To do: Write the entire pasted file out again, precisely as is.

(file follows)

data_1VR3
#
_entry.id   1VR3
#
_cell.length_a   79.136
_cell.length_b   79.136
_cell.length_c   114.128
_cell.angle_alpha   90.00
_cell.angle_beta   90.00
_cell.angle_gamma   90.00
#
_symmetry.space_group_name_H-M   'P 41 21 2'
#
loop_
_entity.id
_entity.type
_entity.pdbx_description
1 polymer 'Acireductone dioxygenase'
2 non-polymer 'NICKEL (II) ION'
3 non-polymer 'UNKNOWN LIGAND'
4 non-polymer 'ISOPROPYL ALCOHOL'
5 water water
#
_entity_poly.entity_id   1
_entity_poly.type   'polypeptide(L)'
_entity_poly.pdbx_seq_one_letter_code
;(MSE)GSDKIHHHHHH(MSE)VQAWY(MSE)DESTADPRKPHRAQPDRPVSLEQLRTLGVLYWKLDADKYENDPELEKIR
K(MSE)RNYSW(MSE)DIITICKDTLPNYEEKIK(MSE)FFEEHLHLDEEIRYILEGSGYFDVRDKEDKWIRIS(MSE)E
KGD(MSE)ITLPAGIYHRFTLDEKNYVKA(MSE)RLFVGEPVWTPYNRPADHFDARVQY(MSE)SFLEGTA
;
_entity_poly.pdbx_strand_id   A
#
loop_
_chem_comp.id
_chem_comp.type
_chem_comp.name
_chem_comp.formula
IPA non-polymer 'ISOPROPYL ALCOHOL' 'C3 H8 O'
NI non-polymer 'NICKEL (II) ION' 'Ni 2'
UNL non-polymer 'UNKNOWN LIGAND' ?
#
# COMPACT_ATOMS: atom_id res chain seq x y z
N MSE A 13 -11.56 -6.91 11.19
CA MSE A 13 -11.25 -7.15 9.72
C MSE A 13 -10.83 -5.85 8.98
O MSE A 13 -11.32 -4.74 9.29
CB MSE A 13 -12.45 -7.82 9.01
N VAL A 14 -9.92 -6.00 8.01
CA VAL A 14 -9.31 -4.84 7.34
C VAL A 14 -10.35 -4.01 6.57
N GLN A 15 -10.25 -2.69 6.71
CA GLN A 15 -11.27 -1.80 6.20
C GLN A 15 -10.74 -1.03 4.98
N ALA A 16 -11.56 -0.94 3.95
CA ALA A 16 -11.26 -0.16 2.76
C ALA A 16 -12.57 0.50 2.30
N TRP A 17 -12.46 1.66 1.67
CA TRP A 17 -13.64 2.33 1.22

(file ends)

data_1VR3
#
_entry.id   1VR3
#
_cell.length_a   79.136
_cell.length_b   79.136
_cell.length_c   114.128
_cell.angle_alpha   90.00
_cell.angle_beta   90.00
_cell.angle_gamma   90.00
#
_symmetry.space_group_name_H-M   'P 41 21 2'
#
loop_
_entity.id
_entity.type
_entity.pdbx_description
1 polymer 'Acireductone dioxygenase'
2 non-polymer 'NICKEL (II) ION'
3 non-polymer 'UNKNOWN LIGAND'
4 non-polymer 'ISOPROPYL ALCOHOL'
5 water water
#
_entity_poly.entity_id   1
_entity_poly.type   'polypeptide(L)'
_entity_poly.pdbx_seq_one_letter_code
;(MSE)GSDKIHHHHHH(MSE)VQAWY(MSE)DESTADPRKPHRAQPDRPVSLEQLRTLGVLYWKLDADKYENDPELEKIR
K(MSE)RNYSW(MSE)DIITICKDTLPNYEEKIK(MSE)FFEEHLHLDEEIRYILEGSGYFDVRDKEDKWIRIS(MSE)E
KGD(MSE)ITLPAGIYHRFTLDEKNYVKA(MSE)RLFVGEPVWTPYNRPADHFDARVQY(MSE)SFLEGTA
;
_entity_poly.pdbx_strand_id   A
#
loop_
_chem_comp.id
_chem_comp.type
_chem_comp.name
_chem_comp.formula
IPA non-polymer 'ISOPROPYL ALCOHOL' 'C3 H8 O'
NI non-polymer 'NICKEL (II) ION' 'Ni 2'
UNL non-polymer 'UNKNOWN LIGAND' ?
#
# COMPACT_ATOMS: atom_id res chain seq x y z
N MSE A 13 -11.56 -6.91 11.19
CA MSE A 13 -11.25 -7.15 9.72
C MSE A 13 -10.83 -5.85 8.98
O MSE A 13 -11.32 -4.74 9.29
CB MSE A 13 -12.45 -7.82 9.01
N VAL A 14 -9.92 -6.00 8.01
CA VAL A 14 -9.31 -4.84 7.34
C VAL A 14 -10.35 -4.01 6.57
N GLN A 15 -10.25 -2.69 6.71
CA GLN A 15 -11.27 -1.80 6.20
C GLN A 15 -10.74 -1.03 4.98
N ALA A 16 -11.56 -0.94 3.95
CA ALA A 16 -11.26 -0.16 2.76
C ALA A 16 -12.57 0.50 2.30
N TRP A 17 -12.46 1.66 1.67
CA TRP A 17 -13.64 2.33 1.22